COLOMBO (Reuters) - Sri Lanka will aim to attract $50 billion of mostly foreign investment in the next five to 10 years to help develop its infrastructure, Prime Minister Ranil Wickremesinghe said on Wednesday.
He said that after completing an International Monetary Fund stabilisation programme last year, the government would focus on development, using the island's strategic location in the Indian Ocean and devices like new industrial zones to draw investment.
"The aim is to create a $4 billion new market for exports with (free) trade agreement from India, China, and Singapore. We are focusing on electronics, information technology services, tourism," Wickremesinghe told reporters in Colombo.
He said the "bulk" of the investment would have to come from foreigners - principally Japan, China, Korea, India, Singapore and some from the Middle East - and that he expected offshore investments of $2 billion to $3 billion this year.
The government has already announced plans to incorporate a financial centre into a $1.4 billion luxury property development project near the main port in Colombo built with money from China Communication Construction Company (CCCC).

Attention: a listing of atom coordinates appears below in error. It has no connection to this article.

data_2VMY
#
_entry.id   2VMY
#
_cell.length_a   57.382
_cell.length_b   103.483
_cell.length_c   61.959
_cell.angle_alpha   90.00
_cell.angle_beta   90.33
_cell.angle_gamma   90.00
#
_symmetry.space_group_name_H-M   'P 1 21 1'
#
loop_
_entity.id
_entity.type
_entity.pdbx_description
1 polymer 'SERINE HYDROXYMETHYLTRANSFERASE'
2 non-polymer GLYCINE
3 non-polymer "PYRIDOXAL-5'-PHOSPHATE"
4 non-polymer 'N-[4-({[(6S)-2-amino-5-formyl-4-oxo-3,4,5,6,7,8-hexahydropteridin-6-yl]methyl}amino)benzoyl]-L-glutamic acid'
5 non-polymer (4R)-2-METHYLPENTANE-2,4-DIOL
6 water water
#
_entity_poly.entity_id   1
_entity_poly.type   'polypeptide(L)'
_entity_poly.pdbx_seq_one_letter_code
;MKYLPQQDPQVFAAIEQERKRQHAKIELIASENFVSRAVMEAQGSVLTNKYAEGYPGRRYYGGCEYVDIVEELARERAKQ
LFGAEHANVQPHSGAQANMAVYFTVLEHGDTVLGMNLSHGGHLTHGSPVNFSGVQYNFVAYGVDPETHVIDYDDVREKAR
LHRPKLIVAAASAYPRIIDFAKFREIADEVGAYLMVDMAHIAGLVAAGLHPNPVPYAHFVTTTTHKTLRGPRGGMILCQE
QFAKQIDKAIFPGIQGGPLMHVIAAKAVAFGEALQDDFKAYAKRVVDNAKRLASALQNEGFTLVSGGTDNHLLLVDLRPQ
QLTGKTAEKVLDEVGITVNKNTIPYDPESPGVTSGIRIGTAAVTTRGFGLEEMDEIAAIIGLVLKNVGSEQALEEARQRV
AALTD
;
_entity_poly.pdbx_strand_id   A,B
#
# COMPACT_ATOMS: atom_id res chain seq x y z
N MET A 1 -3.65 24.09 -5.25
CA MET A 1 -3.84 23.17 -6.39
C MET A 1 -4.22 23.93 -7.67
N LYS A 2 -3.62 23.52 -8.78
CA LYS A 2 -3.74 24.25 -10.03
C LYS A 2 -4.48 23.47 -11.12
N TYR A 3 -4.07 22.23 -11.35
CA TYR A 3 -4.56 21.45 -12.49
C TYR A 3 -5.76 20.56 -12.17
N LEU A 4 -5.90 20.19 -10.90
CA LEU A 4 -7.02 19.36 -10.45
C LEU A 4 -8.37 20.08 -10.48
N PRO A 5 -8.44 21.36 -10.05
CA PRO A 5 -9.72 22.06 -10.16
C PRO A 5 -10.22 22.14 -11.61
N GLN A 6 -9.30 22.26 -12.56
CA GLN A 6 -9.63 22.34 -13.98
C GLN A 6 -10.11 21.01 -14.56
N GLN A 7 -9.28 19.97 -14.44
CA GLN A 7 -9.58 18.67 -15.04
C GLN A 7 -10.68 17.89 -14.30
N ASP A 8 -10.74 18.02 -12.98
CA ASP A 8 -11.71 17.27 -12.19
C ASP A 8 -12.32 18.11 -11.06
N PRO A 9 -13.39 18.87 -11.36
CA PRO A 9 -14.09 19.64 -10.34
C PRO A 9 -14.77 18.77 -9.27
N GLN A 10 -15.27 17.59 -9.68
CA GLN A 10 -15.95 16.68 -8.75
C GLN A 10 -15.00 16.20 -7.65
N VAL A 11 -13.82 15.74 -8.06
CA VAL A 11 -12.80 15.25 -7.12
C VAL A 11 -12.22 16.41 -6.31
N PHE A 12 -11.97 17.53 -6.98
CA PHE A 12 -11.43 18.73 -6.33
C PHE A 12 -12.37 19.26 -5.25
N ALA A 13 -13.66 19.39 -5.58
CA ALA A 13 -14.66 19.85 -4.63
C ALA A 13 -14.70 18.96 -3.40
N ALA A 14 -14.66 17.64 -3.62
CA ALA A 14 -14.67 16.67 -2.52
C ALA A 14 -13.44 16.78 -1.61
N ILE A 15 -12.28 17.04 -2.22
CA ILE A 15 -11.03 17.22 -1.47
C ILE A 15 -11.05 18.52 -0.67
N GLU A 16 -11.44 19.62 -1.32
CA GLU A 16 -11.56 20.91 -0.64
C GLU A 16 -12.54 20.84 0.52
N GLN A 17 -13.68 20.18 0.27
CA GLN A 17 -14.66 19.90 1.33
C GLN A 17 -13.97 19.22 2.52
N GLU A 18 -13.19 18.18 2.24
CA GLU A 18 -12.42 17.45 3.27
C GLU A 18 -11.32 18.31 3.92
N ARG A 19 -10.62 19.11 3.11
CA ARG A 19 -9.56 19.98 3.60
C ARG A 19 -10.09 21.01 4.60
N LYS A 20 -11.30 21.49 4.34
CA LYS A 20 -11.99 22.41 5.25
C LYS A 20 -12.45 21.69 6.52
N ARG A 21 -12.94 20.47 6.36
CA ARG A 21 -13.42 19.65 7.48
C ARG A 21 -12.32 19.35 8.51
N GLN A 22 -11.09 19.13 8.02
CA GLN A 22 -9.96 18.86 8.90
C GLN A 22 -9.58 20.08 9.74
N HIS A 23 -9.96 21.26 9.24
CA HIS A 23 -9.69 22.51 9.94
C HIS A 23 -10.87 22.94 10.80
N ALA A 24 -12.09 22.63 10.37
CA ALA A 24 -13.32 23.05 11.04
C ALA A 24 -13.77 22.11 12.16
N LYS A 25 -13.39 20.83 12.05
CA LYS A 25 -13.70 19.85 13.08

An economic and technology cooperation framework agreement with India and a free trade agreement with China and Singapore are expected to be signed this year, he said.
In his 2015 election campaign, Wickremesinghe promised to create one million new jobs in the five years to 2020.
Sri Lanka's economy is still recovering from a debt and balance-of-payments crisis hit last year, although an economic reform programme is in place as required by the IMF when it extended a $1.5 billion, three-year loan.
Political risks stemming from the unlikely coalition between President Maithripala Sirisena's centre-left Sri Lanka Freedom Party (SLFP) and Wickremesinghe's centre-right United National Party (UNP) have also weighed on investor sentiment, although Wickremesinghe dismissed those concerns on Wednesday.
(Reporting by Shihar Aneez and Ranga Sirilal; Editing by Catherine Evans)